Sympathy the Key -- note to Harmony.
By Ella Wheeler Wilcox.
(Copyright 1907 by American-Journal-Examiner)

   In these days of cheerful religion,
taught by metaphysical schols, it is well
to learn the happy secret of keeping a
mental balance between stoicism and
indifference and hysteria and nerves.  It
is wise to know how to carry your troubles
optimistically and to avoid burdening
your friends with them.
   It is wise to know how to keep your
friends from talking continually of their
sorrows and worries and anxieties, and
thus increasing them.
   But it is not wise to become a human
iceberg, a stone or a chunk of
putty, utterly devoid of sympathy or
feeling.
   I have known several people whose
natures changed from loving helpful-
warmth and tenderness to cold, stolid
indifference through metaphysical studies.
   These people belonged to no one sect
or school.  I have found them among
the "New Thought," the "Mental Scientist,"
the "Christian Scientist," the "Divine
Being" and the no-name schools of
metaphysical students.  So it is not the
fault of the creed, but of the individual.
   It is an unfortunate thing for the
individual, the creed and for the world,
however, when such a result follows the
study of spiritual and mental laws.
   It gives a great power to attain the
perfect balance; it is a loss of power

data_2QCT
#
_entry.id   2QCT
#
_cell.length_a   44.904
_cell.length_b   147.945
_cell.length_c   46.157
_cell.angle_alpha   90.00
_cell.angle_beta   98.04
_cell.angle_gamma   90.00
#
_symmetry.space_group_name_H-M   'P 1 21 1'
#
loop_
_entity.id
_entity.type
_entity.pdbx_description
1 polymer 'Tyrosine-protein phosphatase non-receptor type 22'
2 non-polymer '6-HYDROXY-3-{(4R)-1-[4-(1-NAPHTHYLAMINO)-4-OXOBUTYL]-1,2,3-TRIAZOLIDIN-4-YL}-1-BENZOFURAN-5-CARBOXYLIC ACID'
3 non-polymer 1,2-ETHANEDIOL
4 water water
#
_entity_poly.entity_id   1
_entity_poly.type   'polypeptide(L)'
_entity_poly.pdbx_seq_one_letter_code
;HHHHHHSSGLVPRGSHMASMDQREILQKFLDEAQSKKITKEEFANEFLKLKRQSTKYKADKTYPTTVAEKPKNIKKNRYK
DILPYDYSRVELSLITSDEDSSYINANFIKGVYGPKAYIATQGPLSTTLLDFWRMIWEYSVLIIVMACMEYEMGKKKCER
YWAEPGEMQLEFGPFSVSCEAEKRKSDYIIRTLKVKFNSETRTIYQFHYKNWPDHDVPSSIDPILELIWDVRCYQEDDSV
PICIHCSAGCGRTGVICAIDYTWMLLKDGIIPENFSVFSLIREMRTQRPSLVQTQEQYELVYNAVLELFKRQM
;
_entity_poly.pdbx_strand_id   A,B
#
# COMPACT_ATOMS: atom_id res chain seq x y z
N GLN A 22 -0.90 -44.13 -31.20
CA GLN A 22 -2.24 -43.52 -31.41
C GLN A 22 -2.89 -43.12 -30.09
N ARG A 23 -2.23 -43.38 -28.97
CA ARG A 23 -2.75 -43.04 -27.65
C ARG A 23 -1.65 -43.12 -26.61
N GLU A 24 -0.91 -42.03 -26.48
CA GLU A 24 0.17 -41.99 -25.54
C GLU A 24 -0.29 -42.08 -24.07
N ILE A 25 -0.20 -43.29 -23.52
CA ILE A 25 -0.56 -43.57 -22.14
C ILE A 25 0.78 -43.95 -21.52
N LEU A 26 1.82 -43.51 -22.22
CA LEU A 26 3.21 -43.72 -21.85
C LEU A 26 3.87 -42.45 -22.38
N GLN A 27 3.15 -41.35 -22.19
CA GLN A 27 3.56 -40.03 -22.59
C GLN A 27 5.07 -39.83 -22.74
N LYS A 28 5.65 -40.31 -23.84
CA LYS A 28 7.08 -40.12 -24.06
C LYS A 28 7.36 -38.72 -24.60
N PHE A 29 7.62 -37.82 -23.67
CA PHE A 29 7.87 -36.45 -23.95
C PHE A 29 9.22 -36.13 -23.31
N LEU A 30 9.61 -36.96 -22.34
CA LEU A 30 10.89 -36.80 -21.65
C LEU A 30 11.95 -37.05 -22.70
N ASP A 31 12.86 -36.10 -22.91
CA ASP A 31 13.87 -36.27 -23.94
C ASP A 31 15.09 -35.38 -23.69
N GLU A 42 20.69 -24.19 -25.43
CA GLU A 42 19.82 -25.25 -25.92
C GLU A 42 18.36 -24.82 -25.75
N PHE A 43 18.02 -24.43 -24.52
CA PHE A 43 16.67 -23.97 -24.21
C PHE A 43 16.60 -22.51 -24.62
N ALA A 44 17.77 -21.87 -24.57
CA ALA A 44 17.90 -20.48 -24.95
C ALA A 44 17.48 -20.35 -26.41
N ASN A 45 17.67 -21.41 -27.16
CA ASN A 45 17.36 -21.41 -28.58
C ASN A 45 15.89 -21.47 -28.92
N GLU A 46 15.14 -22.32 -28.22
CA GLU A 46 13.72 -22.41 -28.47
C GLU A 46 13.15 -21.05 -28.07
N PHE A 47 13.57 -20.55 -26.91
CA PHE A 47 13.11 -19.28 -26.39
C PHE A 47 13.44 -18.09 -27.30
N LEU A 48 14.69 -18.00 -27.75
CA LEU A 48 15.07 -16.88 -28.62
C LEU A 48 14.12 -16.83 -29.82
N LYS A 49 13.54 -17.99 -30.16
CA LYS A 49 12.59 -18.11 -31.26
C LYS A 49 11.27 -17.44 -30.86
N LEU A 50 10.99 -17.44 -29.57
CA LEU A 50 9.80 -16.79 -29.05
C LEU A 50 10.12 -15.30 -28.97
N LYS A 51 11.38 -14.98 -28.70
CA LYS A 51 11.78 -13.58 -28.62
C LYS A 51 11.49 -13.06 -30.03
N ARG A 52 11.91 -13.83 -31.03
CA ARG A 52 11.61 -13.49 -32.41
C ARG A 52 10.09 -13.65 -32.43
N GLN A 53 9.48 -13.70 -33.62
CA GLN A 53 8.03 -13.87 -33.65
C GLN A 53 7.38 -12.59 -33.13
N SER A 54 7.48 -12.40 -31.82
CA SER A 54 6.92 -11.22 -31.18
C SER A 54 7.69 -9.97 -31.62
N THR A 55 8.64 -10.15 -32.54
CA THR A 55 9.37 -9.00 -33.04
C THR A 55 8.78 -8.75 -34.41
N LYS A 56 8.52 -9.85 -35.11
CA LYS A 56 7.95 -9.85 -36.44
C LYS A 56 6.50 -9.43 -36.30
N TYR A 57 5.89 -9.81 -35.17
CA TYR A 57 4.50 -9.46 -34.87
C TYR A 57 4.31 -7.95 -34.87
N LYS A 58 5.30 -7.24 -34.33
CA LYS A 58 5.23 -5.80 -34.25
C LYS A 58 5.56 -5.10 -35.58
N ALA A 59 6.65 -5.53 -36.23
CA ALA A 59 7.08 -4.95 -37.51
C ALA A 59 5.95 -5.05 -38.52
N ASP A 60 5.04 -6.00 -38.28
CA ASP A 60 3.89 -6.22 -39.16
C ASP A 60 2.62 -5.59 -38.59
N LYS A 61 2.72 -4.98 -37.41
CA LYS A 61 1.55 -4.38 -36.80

to swing down to either coldness or
hysteria.
   I have seen a woman who was so
full of pity for her kind that she wept
at the sight of a tired old day laborer
on the street, change so utterly after
becoming a "Scientist" that she stared
like a wooden image, silently and dumbly,
when her best friend complained of
feeling ill.
   And I confess that the woman's old
condition, unbalanced nerves and extravagant
feeling seemed preferable to her
later "spiritual development."
   The true religion lies in being always
sympathetic, and entering into the state
of mind of the unawakened and the
undeveloped, and then knowing how to
rouse, cheer, divert and strengthen.
   It is not lessening your spiritual dignity
to say to your friend who tells you
she is physically ill or mentally sad,
"Well, tell me all about it--it will do
you good to talk it over with a friend;
then we will see if there is not a law
by which you can be made to feel better."
   Nor is it a weakness, if in the hour
of your own trial, when you are "bracing
up" and endeavoring to prove to
the world that "all is good, all is cheer,
all is health, joy and success," that you
let down the tense nerves and "cry it
out."
   Jesus wept at lease once.  Why should
not we once in a while?  On the cross
Jesus showed suffering and even doubt
of God's remembrance when he said,
"My God, why hast Thou forsaken me?"
   If such moments come to us or to our
friends let us not believe we or they
are utterly lost to hope, or that they
need cold reproofs of stolid indifference
from us.
   Jesus was in His last incarnation, yet
the human man suffered and doubted
temporarily.
   We are far behind Him in our development,
and it is to be condoned if we
have our moments of pain and depression.
Let us be sympathetic with one
another, first of all!  Then helpful,
encouraging, strengthening.
   But, remember, sympathy is the very
keynote to the great harmony which
the morning stars sing together in the
eternal spheres.
   Without it all is discord.



Transcribed by Rich Edwards
Copy courtesy of Ruth White